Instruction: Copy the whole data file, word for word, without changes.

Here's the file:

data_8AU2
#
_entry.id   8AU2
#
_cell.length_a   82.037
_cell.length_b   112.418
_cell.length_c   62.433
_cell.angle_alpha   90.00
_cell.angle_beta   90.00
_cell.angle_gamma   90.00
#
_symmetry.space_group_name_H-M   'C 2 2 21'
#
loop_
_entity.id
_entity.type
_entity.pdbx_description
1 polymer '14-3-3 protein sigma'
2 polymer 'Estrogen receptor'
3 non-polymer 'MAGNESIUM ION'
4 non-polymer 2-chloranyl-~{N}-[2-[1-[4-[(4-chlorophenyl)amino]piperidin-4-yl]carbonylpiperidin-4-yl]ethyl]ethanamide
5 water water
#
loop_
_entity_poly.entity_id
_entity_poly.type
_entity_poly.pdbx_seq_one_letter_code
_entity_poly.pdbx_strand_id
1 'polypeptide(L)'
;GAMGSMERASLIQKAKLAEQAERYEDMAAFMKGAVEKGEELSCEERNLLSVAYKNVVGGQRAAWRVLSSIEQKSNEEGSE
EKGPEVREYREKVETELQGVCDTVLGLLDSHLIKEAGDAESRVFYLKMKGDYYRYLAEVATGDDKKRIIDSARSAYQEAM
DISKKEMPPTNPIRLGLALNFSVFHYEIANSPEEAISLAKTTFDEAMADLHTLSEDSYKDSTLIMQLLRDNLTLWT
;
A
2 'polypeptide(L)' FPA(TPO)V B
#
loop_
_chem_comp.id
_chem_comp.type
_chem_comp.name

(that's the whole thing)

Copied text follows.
data_8AU2
#
_entry.id   8AU2
#
_cell.length_a   82.037
_cell.length_b   112.418
_cell.length_c   62.433
_cell.angle_alpha   90.00
_cell.angle_beta   90.00
_cell.angle_gamma   90.00
#
_symmetry.space_group_name_H-M   'C 2 2 21'
#
loop_
_entity.id
_entity.type
_entity.pdbx_description
1 polymer '14-3-3 protein sigma'
2 polymer 'Estrogen receptor'
3 non-polymer 'MAGNESIUM ION'
4 non-polymer 2-chloranyl-~{N}-[2-[1-[4-[(4-chlorophenyl)amino]piperidin-4-yl]carbonylpiperidin-4-yl]ethyl]ethanamide
5 water water
#
loop_
_entity_poly.entity_id
_entity_poly.type
_entity_poly.pdbx_seq_one_letter_code
_entity_poly.pdbx_strand_id
1 'polypeptide(L)'
;GAMGSMERASLIQKAKLAEQAERYEDMAAFMKGAVEKGEELSCEERNLLSVAYKNVVGGQRAAWRVLSSIEQKSNEEGSE
EKGPEVREYREKVETELQGVCDTVLGLLDSHLIKEAGDAESRVFYLKMKGDYYRYLAEVATGDDKKRIIDSARSAYQEAM
DISKKEMPPTNPIRLGLALNFSVFHYEIANSPEEAISLAKTTFDEAMADLHTLSEDSYKDSTLIMQLLRDNLTLWT
;
A
2 'polypeptide(L)' FPA(TPO)V B
#
loop_
_chem_comp.id
_chem_comp.type
_chem_comp.name